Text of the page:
In 1892, the alternately revered and reviled French author and critic Joséphin Péladan assembled a group of artists determined to “overcome European materialism.” What resulted was the formation of the first Salon de la Rose + Croix, an annual exhibition held in Paris that, over the course of six years, helped foment the avant-garde Symbolist art movement.
The thousands of visitors who flocked to those salons responded with a mixture of shock and admiration. In a break from the naturalistic art of the moment, Péladan’s salons featured mythic figures such as the lyre-wielding Orpheus positioned beside androgynous creatures, chimeras, and incubi painted by an international roster of artists, including Antoine Bourdelle, Jean Delville, Charles Filiger, and Ferdinand Hödler. The passing of time would not be kind to the Salon de la Rose + Croix, which soon faded into obscurity—a turn of history that an exhibition at New York’s Guggenheim Museum seeks to amend.
The Guggenheim’s organizers—Vivien Greene, senior curator of 19th- and early 20th-century art with assistant curator Ylinka Barotto—chose 40 paintings originally exhibited in the salons for “Mystical Symbolism: The Salon de la Rose+Croix in Paris, 1892–1897.“ Among the works in the show are three portraits of the eccentric Péladan donning robes in a manner befitting the title he bestowed upon himself—Le Sâr (an ancient Assyrian word for “leader” or “king”).
These paintings—which broke from the “no-portraiture” strictures Péladan himself had set—highlight the fact that the Salon was largely buoyed by the cult of personality briefly shrouding its founder. But there had to be more to the events than simply reflecting an organizer with a preternatural grasp for PR. Was there enough, one wonders, to warrant this thorough revisionist retrospective more than a century later?
Charles Maurin’s triptych Dawn is one work that stands out against the rest. Adopting a graphic style akin to Japanese lithographs, Maurin rendered a scene rich in social allegory and quite out of step with the more idealist works with which it shared wall space at the time. L’aurore du travail (The Dawn of Labor, 1891), for example, features a bevy of naked men and women in the throes of an uprising, which curator Vivien Greene explains in an accompanying catalogue essay as Maurin’s anti-capitalist depiction of a miner’s uprising.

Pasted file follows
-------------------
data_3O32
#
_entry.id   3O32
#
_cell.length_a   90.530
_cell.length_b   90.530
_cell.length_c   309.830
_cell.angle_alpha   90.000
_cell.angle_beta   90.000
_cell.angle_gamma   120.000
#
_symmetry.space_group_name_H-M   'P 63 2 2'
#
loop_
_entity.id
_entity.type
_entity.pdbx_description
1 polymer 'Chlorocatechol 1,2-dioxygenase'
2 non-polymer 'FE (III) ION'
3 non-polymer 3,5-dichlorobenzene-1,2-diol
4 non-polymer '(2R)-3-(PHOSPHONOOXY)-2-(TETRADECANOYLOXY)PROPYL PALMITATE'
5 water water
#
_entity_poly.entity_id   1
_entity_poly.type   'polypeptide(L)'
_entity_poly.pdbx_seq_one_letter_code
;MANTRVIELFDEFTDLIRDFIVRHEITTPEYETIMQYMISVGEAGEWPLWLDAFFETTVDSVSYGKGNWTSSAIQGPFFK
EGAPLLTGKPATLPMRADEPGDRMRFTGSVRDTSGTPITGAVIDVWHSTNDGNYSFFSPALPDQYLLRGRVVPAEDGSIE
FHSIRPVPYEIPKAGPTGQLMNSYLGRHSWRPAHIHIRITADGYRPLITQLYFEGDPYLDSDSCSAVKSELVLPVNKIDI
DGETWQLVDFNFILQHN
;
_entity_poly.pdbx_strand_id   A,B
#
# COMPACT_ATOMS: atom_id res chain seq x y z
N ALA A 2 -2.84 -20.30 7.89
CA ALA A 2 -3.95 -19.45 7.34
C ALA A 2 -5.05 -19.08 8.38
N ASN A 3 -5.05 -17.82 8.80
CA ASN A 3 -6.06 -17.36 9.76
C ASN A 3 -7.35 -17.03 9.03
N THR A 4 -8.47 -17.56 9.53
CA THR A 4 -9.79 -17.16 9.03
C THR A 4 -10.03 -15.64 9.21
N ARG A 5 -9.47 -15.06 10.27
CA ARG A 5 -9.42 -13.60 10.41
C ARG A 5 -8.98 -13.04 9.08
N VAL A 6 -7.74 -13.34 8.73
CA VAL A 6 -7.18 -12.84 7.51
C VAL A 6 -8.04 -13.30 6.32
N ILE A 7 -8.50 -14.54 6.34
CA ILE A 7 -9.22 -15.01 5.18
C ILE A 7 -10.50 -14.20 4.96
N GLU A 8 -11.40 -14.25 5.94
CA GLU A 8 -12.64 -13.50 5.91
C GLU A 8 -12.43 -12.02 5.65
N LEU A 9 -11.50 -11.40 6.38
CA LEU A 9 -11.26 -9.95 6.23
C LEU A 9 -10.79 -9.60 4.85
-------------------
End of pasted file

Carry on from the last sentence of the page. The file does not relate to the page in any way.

Not all the Salon artists followed Maurin’s political bent, but they did adopt a collective stand against a late-19th-century trend toward positivism that emphasized knowledge gained through empirical understanding. In essence, the works of the Salon de la Rose + Croix shared in a pursuit of art that would serve some higher purpose—an aim described by Greene as a “spiritual abstract religiosity.”
The exhibition has been framed as a way to reposition both the Salon and Symbolist art’s influence on modernism and figureheads such as Kandinsky and Mondrian. But is it coincidental—or perhaps opportunistic—that such a show should come at a time when our present-day society is facing a sense of uncertainty akin to that of the original Salon?
Unless some lesser offerings, Ferdinand Hödler’s Les âmes déçues (The Disappointed Souls, 1892) is a work that has aged well, with a row of men clothed in black gowns sitting and looking thoroughly depressed. The mood, the catalogue suggests, is consistent with the Salon’s creed: to draw a viewer “into contemplation of the human condition.”
Intentional or not, this impulse embedded in Péladan’s salon has regained a certain relevance in 2017. The last time around, this sort of questioning led to modernism. Which leaves us now to wonder: what next?